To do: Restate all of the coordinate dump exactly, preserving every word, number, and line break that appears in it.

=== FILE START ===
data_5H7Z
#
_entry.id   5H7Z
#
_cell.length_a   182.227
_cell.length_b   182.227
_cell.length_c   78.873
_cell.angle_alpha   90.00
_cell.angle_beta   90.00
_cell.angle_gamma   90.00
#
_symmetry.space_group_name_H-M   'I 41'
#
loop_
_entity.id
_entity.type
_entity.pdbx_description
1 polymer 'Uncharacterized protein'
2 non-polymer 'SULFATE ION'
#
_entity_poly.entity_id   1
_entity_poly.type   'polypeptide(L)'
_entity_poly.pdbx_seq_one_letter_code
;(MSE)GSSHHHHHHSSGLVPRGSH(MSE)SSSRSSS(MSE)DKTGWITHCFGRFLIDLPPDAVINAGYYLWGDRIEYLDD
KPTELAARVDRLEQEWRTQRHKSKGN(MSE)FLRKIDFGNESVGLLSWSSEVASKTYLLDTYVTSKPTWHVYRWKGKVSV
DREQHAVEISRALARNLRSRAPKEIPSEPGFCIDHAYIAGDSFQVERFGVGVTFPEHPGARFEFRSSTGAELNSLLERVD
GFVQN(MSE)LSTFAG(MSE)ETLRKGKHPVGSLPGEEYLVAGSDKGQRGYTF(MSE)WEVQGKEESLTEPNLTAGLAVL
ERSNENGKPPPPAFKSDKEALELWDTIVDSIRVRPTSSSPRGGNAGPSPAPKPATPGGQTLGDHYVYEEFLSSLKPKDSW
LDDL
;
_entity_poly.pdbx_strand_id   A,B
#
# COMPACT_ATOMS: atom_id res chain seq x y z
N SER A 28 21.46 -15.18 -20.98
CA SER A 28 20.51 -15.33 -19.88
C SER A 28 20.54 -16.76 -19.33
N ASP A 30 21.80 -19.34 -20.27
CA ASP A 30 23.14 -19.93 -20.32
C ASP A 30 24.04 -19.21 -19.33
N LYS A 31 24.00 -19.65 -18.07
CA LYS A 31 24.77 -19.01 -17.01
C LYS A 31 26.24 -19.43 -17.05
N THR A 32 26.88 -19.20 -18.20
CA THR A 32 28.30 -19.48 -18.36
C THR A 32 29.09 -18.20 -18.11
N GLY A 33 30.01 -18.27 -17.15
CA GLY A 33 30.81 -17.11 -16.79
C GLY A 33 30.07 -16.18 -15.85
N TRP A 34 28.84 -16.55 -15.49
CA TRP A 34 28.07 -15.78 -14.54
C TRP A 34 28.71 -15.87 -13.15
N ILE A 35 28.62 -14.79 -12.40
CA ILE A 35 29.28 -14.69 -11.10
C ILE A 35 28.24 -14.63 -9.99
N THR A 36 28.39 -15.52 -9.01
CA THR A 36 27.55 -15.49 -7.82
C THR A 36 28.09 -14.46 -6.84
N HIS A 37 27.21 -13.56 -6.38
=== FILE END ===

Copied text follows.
data_5H7Z
#
_entry.id   5H7Z
#
_cell.length_a   182.227
_cell.length_b   182.227
_cell.length_c   78.873
_cell.angle_alpha   90.00
_cell.angle_beta   90.00
_cell.angle_gamma   90.00
#
_symmetry.space_group_name_H-M   'I 41'
#
loop_
_entity.id
_entity.type
_entity.pdbx_description
1 polymer 'Uncharacterized protein'
2 non-polymer 'SULFATE ION'
#
_entity_poly.entity_id   1
_entity_poly.type   'polypeptide(L)'
_entity_poly.pdbx_seq_one_letter_code
;(MSE)GSSHHHHHHSSGLVPRGSH(MSE)SSSRSSS(MSE)DKTGWITHCFGRFLIDLPPDAVINAGYYLWGDRIEYLDD
KPTELAARVDRLEQEWRTQRHKSKGN(MSE)FLRKIDFGNESVGLLSWSSEVASKTYLLDTYVTSKPTWHVYRWKGKVSV
DREQHAVEISRALARNLRSRAPKEIPSEPGFCIDHAYIAGDSFQVERFGVGVTFPEHPGARFEFRSSTGAELNSLLERVD
GFVQN(MSE)LSTFAG(MSE)ETLRKGKHPVGSLPGEEYLVAGSDKGQRGYTF(MSE)WEVQGKEESLTEPNLTAGLAVL
ERSNENGKPPPPAFKSDKEALELWDTIVDSIRVRPTSSSPRGGNAGPSPAPKPATPGGQTLGDHYVYEEFLSSLKPKDSW
LDDL
;
_entity_poly.pdbx_strand_id   A,B
#
# COMPACT_ATOMS: atom_id res chain seq x y z
N SER A 28 21.46 -15.18 -20.98
CA SER A 28 20.51 -15.33 -19.88
C SER A 28 20.54 -16.76 -19.33
N ASP A 30 21.80 -19.34 -20.27
CA ASP A 30 23.14 -19.93 -20.32
C ASP A 30 24.04 -19.21 -19.33
N LYS A 31 24.00 -19.65 -18.07
CA LYS A 31 24.77 -19.01 -17.01
C LYS A 31 26.24 -19.43 -17.05
N THR A 32 26.88 -19.20 -18.20
CA THR A 32 28.30 -19.48 -18.36
C THR A 32 29.09 -18.20 -18.11
N GLY A 33 30.01 -18.27 -17.15
CA GLY A 33 30.81 -17.11 -16.79
C GLY A 33 30.07 -16.18 -15.85
N TRP A 34 28.84 -16.55 -15.49
CA TRP A 34 28.07 -15.78 -14.54
C TRP A 34 28.71 -15.87 -13.15
N ILE A 35 28.62 -14.79 -12.40
CA ILE A 35 29.28 -14.69 -11.10
C ILE A 35 28.24 -14.63 -9.99
N THR A 36 28.39 -15.52 -9.01
CA THR A 36 27.55 -15.49 -7.82
C THR A 36 28.09 -14.46 -6.84
N HIS A 37 27.21 -13.56 -6.38